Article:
Complementing this, the Foundation has demanded that the Scottish Government’s Fair Work Framework is supported with legislation and regulation, requiring the devolution of employment law and all social security powers to the Scottish Parliament. This would allow Scotland’s economy to begin the transition to a high wage-high productivity-high innovation status with sustainable employment, and higher returns to investment. Other institutional initiatives and structural changes would be required, including a national investment bank, a refreshed development agency network, and stronger means to protect indigenous firms from hostile takeovers and monopoly practices’. The submission is available Submission SAC 11.01.17
Independent statistician and economist, Jim Cuthbert, warns the Prudential Code provides Scottish local government with no protection in the coming storm.
After the Scottish Government’s tight local government funding settlement in its December 2016 budget, and ahead of the local elections in May next year, independent statistician and economist, Dr Jim Cuthbert, sheds light on a little known but now critically important rule, the statutory Prudential Code in a new policy paper for the Jimmy Reid Foundation. The paper is entitled ‘The Prudential Code: flimsy fig leaf in the coming storm’.
The Prudential Code for Capital Finance in Local Authorities was introduced in Scotland in April 2004. Since then, local authorities have discretion to determine their own levels of capital expenditure and borrowing, provided they abided by the code which is designed to ensure that authorities act prudently and sustainably.
Since its introduction, the code has operated without attracting much comment. But now that we are in an era of much greater uncertainty, with the Scottish Government in control of much more of its own budget after the fiscal settlement, with economic growth remaining weak, and with the implications of Brexit continuing to be unclear, Jim Cuthbert questions whether the code remains fit for purpose over a decade later.
He concludes that the kind of disaggregated system represented by the operation of the code is unlikely to be able to cope with the challenges it will face. There is a manifest danger that local authorities will find themselves over-committed, both in terms of traditional borrowing, and in terms of the contractual commitments they are undertaking through various forms of Public-Private Partnership, (like the Scottish Future’s Trust NPD (Non-Profit Distributing) schemes.) And, there is also the danger that, if times turn hard, authorities may be exposed to various forms of ‘off balance sheet’ debt, (arising, for example, from Arm’s Length External Organisations (ALEOs)), which are not adequately captured in the current operation of the code.
In his paper, Jim Cuthbert, therefore, makes five recommendations:
1) Local authorities need to work to longer time horizons than many of them are currently using when they are assessing the future budgetary consequences of the capital funding decisions they are making.
2) It is not enough to rely on local authorities independently assessing their future expenditure commitments because they may well be making assumptions which are mutually inconsistent.
3) What is required is a joint-system, under which local authorities’ independent financial plans are informed by, and in turn, inform, a national assessment of the prospects for the aggregate of local authority budgets.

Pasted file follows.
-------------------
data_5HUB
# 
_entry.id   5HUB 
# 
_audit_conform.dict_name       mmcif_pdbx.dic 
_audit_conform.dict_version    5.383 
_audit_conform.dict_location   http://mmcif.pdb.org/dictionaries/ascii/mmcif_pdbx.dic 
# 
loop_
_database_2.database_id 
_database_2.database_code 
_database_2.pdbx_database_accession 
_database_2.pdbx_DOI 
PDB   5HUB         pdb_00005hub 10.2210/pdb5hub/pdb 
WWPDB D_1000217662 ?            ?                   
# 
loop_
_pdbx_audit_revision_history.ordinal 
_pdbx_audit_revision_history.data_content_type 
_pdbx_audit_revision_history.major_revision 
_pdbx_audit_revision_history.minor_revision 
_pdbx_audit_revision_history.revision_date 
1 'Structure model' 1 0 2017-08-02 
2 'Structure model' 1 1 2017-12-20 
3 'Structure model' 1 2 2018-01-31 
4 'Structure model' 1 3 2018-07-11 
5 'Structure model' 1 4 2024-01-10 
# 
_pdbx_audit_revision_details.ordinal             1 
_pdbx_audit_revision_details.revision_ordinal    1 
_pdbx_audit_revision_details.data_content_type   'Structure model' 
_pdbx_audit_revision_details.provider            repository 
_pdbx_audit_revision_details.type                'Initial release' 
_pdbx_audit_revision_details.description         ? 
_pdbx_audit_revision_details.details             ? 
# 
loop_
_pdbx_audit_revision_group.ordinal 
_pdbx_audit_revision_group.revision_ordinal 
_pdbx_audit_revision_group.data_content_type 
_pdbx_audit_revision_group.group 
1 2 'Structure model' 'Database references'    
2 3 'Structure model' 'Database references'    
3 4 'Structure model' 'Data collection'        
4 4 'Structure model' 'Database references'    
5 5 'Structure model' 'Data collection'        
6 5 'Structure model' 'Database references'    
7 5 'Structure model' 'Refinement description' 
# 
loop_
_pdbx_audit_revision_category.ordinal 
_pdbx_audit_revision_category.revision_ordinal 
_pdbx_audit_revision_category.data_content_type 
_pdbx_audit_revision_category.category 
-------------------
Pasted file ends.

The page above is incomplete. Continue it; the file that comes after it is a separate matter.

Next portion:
4) It would not be appropriate for central government to attempt to carry out this national aggregate financial projection role so a suitable independent body would have to be commissioned to carry out this role. But central government will have to play its part. In particular, it will have to display much greater maturity than it does at present in being more open about potential long term financial prospects.
5) There are a number of more specific issues about the Prudential Code which need to be addressed, in particular, the code should require authorities to be much more open about issues like the financing costs actually being incurred under the guise of public private partnerships.
Commenting on his Jimmy Reid Foundation paper, Jim Cuthbert said: ‘“Dark storm clouds are now gathering and it is a matter of urgency that the Prudential Code system is adapted to cope with the uncertain environment for local authority finances. More authorities need to work to longer term planning horizons: but that alone would not be enough. In addition, there needs to be a national assessment of the prospects for the aggregate of local authority budgets, carried out by a suitable independent body. My recommendations are intended are intended to help local authorities get to grips with the challenges they face but they will need help from the Scottish Government to do so.’
The full paper is available hereJRFJCPrudentialcode Useful coverage of the Paper appears in Public Finance in an article by Keith Aitken http://www.publicfinance.co.uk/news/2017/02/replace-prudential-borrowing-code-scotland-urges-expert
Carole Ewart argues human rights are the framework for a fair society
A child witness project in Canada evaluated its service after ten years. Respondents, by this time adults, were asked which part of the service had the biggest impact and one replied the worker handing her a tissue when she was crying in the witness box. Until the system was reformed to be human rights compliant for both victims and the accused such behaviour would have been interpreted as coaching the witness and, therefore, forbidden. Enabling the child to have dignity and respect when giving evidence against her abuser, who had violated her human rights, was crucial to the successful delivery of the service.
This good news story about the impact of human rights contrasts with its sustained demonization by politicians and some media, portrayed as friend only to the prisoner, terrorist and generally undeserving. That strategy contradicts international law which states that human rights are to be equally enjoyed and entitle each of us to basic economic, social, cultural, civil, political and environmental rights from which we realise our dignity as individuals.